peace and order

[Rappler’s Best] The greatest connector

Glenda M. Gloria

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[Rappler’s Best] The greatest connector

David Castuciano/Rappler

‘For the second time, Pope Francis met with peace advocates and rights activists for the World Meeting on Human Fraternity. The two-day conference called for an end to wars, especially in Gaza and Ukraine.’

Belated happy Mother’s Day to all who mother with love and grit in a world that often makes us choose between love and work. Filipino working moms continue to struggle, as this survey shows.

It’s been quite a weekend for us at Rappler. For the second time, Pope Francis met with peace advocates and rights activists for the World Meeting on Human Fraternity. The two-day conference that called for an end to wars, especially in Gaza and Ukraine, began on Friday, May 10, and was headlined by Nobel Peace Prize laureates, such as Rappler CEO Maria Ressa, Russian journalist Dmitry Muratov, and Ukraine’s peace activist Oleksandra Matviichuk. 

At about the same time in New York, 143 countries, including the Philippines, voted yes to Palestine’s bid to become a full United Nations member and to recommend to the UN Security Council to “reconsider the matter favorably.” Yet, before this happened, Israel Prime Minister Benjamin Netanyahu vowed that they were going to fight even with their “fingernails” in response to the US government’s warning to withhold arms supplies over a planned ground operation in Gaza. The death toll in the war in Gaza has already passed 35,000 Palestinians, according to reports. Israel doesn’t care; on Sunday, May 12, it sent more tanks to the northern part of the strip – or what’s left of it – after a night of heavy air and ground bombardment.

How the world has changed radically since June last year, when the Vatican convened the first World Meeting on Human Fraternity.

  • It had just been more than a year after Russia invaded Ukraine in Europe’s “darkest hours” since World War II.
  • Pope Francis was supposed to physically join the Nobel laureates in that first meeting, but he was still confined in a hospital at the time after undergoing surgery
  • In their 2023 statement at the end of the meeting, 30 Nobel Peace Prize laureates, including Maria, called on countries and societies to prevent war, sexual violence, forced migration, and the manipulation of AI.
  • “We want to shout to the world in the name of fraternity: Never again war! It is peace, justice, equality that guide the fate of all mankind,” they declared. “Let us stop the manipulation of technology and AI. Let us put fraternity before technological development, so that it may permeate it,” they added. Read the full text here.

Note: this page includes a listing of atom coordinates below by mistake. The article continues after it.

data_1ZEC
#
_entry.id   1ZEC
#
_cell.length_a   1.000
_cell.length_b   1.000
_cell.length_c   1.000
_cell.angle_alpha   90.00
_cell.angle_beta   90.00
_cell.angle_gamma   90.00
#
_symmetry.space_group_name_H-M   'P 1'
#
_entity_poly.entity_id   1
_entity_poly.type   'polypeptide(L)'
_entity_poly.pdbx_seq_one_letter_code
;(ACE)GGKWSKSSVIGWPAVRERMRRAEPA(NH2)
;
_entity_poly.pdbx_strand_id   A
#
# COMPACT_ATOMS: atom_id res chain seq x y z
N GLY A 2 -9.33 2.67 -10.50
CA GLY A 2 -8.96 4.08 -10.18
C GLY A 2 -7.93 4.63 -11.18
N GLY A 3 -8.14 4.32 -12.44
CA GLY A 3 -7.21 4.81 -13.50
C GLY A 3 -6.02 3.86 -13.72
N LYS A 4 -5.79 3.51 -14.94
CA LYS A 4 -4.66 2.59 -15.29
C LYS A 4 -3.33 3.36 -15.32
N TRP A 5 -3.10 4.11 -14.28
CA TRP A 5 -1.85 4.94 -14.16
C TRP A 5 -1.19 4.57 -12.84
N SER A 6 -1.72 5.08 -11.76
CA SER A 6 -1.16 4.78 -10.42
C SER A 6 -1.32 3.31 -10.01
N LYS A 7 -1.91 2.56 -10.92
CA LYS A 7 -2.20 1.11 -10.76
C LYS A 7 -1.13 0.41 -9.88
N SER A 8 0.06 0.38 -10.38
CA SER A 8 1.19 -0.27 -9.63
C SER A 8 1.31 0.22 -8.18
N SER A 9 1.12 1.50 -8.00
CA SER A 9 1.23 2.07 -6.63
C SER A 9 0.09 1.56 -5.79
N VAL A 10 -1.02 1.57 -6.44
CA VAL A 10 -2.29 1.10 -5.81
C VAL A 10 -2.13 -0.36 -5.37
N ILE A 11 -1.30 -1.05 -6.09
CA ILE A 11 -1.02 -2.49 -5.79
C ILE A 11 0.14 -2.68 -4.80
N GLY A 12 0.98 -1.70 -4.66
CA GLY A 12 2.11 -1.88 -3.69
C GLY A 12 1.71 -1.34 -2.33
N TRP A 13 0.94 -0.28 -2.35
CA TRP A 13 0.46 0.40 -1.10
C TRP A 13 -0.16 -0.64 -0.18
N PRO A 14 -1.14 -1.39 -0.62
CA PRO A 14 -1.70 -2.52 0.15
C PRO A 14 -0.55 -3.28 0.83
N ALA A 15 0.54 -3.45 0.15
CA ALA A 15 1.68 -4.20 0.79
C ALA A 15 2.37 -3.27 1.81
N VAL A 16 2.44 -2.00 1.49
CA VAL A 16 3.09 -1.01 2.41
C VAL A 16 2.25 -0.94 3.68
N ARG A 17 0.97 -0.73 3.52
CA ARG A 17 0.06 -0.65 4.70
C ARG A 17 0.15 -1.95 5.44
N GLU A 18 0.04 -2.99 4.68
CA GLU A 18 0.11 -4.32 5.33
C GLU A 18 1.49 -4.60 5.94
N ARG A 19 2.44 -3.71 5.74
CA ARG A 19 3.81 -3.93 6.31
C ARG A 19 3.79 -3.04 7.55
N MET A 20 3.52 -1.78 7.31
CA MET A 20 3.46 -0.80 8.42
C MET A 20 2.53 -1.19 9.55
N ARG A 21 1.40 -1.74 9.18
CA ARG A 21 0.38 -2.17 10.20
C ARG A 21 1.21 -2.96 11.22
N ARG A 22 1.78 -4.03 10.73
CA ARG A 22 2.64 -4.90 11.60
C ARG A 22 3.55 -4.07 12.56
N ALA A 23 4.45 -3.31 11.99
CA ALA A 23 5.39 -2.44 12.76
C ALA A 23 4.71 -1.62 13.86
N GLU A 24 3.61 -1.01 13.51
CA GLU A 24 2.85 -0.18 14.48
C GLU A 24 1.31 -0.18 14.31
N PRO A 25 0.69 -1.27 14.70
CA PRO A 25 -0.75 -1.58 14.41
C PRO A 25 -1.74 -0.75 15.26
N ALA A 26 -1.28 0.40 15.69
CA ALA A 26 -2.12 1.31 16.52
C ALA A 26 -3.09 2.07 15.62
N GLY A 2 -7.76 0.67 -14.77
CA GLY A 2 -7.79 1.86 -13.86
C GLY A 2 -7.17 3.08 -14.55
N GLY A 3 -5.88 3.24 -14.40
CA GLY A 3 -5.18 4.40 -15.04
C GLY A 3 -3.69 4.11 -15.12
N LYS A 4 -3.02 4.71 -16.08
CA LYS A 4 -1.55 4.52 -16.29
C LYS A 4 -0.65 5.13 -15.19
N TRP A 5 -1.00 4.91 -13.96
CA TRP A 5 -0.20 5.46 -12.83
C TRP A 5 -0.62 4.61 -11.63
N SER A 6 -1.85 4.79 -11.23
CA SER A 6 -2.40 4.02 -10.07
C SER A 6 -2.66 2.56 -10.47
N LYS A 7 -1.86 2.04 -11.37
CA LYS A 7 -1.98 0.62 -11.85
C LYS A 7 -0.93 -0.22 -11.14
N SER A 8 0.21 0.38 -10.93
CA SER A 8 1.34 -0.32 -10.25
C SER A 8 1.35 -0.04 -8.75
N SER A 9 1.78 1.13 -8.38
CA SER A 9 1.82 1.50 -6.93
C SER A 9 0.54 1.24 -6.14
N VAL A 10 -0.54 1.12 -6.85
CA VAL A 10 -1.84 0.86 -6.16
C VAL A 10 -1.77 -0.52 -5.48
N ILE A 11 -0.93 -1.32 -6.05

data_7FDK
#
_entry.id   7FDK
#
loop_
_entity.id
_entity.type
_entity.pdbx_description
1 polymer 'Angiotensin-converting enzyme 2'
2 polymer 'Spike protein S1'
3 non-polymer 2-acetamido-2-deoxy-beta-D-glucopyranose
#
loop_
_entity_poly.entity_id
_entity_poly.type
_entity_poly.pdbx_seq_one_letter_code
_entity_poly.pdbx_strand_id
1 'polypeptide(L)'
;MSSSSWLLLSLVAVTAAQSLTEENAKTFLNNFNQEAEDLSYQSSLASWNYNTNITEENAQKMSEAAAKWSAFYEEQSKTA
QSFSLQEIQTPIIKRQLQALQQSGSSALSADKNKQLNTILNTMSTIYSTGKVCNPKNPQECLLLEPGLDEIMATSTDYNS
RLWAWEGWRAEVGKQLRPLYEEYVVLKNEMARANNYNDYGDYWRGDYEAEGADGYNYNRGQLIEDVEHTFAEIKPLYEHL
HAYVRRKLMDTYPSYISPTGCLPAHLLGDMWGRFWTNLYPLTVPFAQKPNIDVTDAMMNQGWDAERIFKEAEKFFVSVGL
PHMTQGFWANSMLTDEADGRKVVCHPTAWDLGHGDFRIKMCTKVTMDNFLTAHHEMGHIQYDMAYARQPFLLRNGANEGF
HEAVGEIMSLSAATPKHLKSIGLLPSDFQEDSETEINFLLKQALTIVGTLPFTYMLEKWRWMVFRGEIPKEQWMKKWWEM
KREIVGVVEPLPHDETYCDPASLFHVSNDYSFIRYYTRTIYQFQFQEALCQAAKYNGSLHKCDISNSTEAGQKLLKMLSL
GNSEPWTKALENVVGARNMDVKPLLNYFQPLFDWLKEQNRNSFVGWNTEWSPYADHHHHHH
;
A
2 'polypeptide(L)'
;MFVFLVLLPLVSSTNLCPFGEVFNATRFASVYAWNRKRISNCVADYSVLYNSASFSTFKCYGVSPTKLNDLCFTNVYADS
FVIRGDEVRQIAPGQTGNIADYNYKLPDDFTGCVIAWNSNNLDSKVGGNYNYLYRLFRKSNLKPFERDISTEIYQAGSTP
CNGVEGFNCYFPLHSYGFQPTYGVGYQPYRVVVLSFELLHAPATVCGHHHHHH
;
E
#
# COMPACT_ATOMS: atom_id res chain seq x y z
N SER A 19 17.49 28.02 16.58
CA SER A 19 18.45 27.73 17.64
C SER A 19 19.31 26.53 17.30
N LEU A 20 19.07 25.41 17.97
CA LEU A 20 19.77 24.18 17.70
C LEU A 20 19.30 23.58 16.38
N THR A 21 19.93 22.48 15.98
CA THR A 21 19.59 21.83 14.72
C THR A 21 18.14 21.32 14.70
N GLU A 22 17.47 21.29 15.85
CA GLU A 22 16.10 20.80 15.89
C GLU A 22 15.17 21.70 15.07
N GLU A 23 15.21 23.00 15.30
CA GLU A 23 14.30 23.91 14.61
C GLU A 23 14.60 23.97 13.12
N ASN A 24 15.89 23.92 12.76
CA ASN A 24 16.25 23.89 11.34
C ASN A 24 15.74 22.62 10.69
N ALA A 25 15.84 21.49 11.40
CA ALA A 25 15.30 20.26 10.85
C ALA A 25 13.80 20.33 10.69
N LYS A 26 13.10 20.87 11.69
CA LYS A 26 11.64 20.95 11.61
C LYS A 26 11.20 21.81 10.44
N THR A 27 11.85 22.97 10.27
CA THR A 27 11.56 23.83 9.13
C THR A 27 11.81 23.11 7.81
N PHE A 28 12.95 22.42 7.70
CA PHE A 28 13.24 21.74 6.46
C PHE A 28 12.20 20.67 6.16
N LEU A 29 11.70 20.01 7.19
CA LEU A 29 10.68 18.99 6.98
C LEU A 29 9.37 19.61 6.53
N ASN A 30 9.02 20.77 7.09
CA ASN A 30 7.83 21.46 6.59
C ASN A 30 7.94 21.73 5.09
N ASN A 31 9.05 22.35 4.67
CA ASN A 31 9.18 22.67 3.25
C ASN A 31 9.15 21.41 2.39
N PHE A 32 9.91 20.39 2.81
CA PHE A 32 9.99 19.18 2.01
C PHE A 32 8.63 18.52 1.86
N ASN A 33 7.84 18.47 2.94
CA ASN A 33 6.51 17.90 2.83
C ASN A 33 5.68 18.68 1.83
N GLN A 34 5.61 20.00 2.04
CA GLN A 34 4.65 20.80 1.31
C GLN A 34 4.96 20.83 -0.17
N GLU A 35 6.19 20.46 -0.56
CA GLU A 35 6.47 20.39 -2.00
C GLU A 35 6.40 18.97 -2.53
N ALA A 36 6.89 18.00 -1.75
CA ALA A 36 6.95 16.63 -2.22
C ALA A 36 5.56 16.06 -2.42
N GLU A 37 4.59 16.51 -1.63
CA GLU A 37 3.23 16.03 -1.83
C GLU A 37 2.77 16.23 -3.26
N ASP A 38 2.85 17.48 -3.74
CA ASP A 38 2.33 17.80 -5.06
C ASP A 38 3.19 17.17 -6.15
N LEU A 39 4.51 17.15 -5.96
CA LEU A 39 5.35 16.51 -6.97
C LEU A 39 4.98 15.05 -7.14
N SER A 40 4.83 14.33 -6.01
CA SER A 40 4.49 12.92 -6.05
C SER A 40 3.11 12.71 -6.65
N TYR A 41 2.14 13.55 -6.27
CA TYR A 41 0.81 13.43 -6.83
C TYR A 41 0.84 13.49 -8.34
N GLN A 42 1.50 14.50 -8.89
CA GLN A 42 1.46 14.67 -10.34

• AI has since upended our work and turbo-charged disinformation. A Filipino Catholic priest called on the Church to address the “challenges, opportunities and threats” of AI for its “life and mission.”

As inhumanity persists in Gaza, Pope Francis told the human rights advocates that he met face to face on Saturday, May 11: “Dear brothers and sisters, war is a deception, war is always a defeat, as is the idea of international security based on the deterrent of fear. This too is a deception.” 

Paterno Esmaquel II, our senior reporter who covers faith and spirituality, was in his “what on earth just happened” moment as Maria asked him to join her in this one-of-a-kind meeting with the Pope. Rappler’s former news editor, Paterno has been covering religion for us since he joined Rappler in our early years; he led our coverage team in Leyte during Francis’ visit there in 2015. He now leads our faith cluster, which is behind the most productive and inclusive stories on faith in this part of the world and is engaged with a vibrant faith community on our Rappler app. Check out – and join – their conversations here

In this piece, Paterno walks us through what transpired on Saturday morning at the Clementine Hall at the Vatican’s Apostolic Palace. The meeting that brought together a diverse group is “proof that faith can serve as the world’s greatest connectors,” wrote Paterno. “Yes, faith has also stoked many of the world’s cruelest divisions – and yes, many of the most hypocritical people we know are people who call themselves ‘religious.’ But everything in the world is a mix of evil and good. And good always wins in the end.”

How, for instance, does one hurdle tech-enabled discord and navigate a deeply polarized public sphere? Maria tackled threats – as well as hope – in this Thought Leaders piece on the future of news. –

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Glenda M. Gloria

Glenda Gloria co-founded Rappler in July 2011 and is currently its executive editor.